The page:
Human beings spend more than 75% of the day speaking. For the most part, we use our main communication tool—our voice—without giving it a second thought. But when speaking in public, we sometimes have trouble communicating and connecting with the audience. We may come across as stiff, uncomfortable, or unnatural. To connect with the audience, it is essential to have a pleasant, natural, dynamic, and expressive voice.
Two key elements of effective communication are often overlooked. First, you must have a goal in mind. Second, you must have a clear idea of what you want to say. Moreover, not everyone perceives messages in the same way, so you must be prepared to adapt to the situation and to the person in front of you.
The digital assistants that are popular nowadays—Siri, Cortana, etc.—are known for their monotonous voices. The pitch never varies, so the overall effect is emotionless and dreary. Richard Strauss famously said that the human voice is the most beautiful instrument of all, but also the most difficult to play. Your voice is your calling card, and it leaves an impression. It is your personal brand, the thing that sets you apart, and the best possible tool for forging a connection. The words we speak can tap into people’s emotions.
The human voice is the most beautiful instrument of all, but also the most difficult to play.
An essentially human skill
Communication is fundamental for leaders and organizations alike. It is a human skill that will always be necessary. Businesses begin with an idea. If you don’t know how to convey your idea, it will go nowhere. If you aren’t an efficient communicator, your idea will not prosper. One common pitfall is to prioritize the precision of your message over the goal of being interesting—an approach that tends to come across as unnatural. Hence the importance of understanding the four types of communication, each of which involves certain variables that enable speakers to capture the audience’s attention and keep them engaged throughout the presentation.
Nonverbal communication is the first thing we notice: 38% of a speaker’s impact can be attributed to tone of voice, compared with 55% for body language and just 7% for choice of words.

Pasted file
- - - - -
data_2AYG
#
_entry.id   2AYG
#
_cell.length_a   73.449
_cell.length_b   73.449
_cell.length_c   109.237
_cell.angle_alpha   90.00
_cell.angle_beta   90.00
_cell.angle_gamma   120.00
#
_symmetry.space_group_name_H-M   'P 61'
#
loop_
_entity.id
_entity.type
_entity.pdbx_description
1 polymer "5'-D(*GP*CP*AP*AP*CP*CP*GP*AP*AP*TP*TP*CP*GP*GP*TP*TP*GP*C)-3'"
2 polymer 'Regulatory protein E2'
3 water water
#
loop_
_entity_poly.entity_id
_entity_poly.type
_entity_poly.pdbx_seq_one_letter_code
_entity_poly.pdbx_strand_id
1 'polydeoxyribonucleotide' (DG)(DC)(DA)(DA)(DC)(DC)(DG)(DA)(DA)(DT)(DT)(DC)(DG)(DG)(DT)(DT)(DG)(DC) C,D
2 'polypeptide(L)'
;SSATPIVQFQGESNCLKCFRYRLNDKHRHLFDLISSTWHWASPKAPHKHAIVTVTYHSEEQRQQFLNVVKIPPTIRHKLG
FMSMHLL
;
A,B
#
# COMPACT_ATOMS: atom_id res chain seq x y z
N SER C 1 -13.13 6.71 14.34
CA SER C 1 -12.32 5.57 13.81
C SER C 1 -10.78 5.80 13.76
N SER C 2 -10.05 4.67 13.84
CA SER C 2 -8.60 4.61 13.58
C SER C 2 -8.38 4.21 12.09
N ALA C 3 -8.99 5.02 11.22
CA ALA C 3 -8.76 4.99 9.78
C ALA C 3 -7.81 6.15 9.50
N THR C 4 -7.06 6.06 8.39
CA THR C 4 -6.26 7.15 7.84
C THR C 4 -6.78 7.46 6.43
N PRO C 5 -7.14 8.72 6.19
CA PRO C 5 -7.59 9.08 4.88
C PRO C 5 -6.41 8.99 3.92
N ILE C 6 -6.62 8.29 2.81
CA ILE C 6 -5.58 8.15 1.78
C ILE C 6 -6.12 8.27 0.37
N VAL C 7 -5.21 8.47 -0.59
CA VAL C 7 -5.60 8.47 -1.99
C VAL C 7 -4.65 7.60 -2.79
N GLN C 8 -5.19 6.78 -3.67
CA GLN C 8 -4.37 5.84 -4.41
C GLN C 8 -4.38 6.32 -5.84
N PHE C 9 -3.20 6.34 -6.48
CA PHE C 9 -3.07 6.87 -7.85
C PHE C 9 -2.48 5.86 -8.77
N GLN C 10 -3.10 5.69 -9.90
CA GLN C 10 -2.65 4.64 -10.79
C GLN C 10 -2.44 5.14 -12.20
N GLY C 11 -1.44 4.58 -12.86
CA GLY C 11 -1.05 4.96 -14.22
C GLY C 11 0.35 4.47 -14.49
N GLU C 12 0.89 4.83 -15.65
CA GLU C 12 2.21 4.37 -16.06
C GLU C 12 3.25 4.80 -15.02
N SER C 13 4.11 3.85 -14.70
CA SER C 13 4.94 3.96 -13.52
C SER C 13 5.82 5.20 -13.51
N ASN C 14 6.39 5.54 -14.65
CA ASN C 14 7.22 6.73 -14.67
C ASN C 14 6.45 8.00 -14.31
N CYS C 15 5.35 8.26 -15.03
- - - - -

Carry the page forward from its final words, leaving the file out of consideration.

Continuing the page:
The main goal of phonetic communication is to transmit a message that makes a direct impact on the audience and does not come across as monotonous. The best approach is to speak at a moderate pace, pausing about four or five times per minute. These silences make the speaker seem more natural, more real. If you speak too quickly, the audience finds it unpleasant and tunes out; if you speak too slowly, the audience gets bored. The ideal balance is to use 130-150 words per minute and to modulate your voice by varying the pace, raising and lowering the volume, using different tones of voice, and emphasizing certain words. Without appropriate intonation and optimal emphasis, your message will not have the same influence.
To communicate effectively, it’s important to be natural. Be yourself. This is where kinesthetic communication—body language—comes into play. Hand movements are especially important. Gesture calmly, serenely, and naturally, as you would when speaking with friends or family. Choppy, exaggerated, or repetitive movements convey nervousness or a lack of confidence. Eye contact and facial expressions are also crucial. When speaking to multiple people, make sure to focus your gaze on each person for at least a couple seconds. If you fail to make eye contact with any of your conversation partners, those individuals will lose interest, becoming passive and detached. This is a key form of visual communication that complements your words and facial expressions.
38% of a speaker’s impact can be attributed to tone of voice, compared with 55% for body language and just 7% for choice of words.
Verbal communication—the actual content of your message—also requires proper attention. However, it will not be entirely effective if it is not accompanied by the two nonverbal communication elements described above. The key to successfully connecting with people is to combine verbal and nonverbal communication.
And then there’s fear. When it comes to public speaking, this may be the most difficult factor to control—and therefore, it deserves special attention. Controlled breathing can calm your nerves. Inhale deeply, from the diaphragm: this will allow you to control your voice and mind, project an image of serenity, and foster a direct connection with the audience.
It’s not easy to master the art of good communication. However, with training and dedication, you can develop the necessary skills to convey your ideas ably and convincingly.
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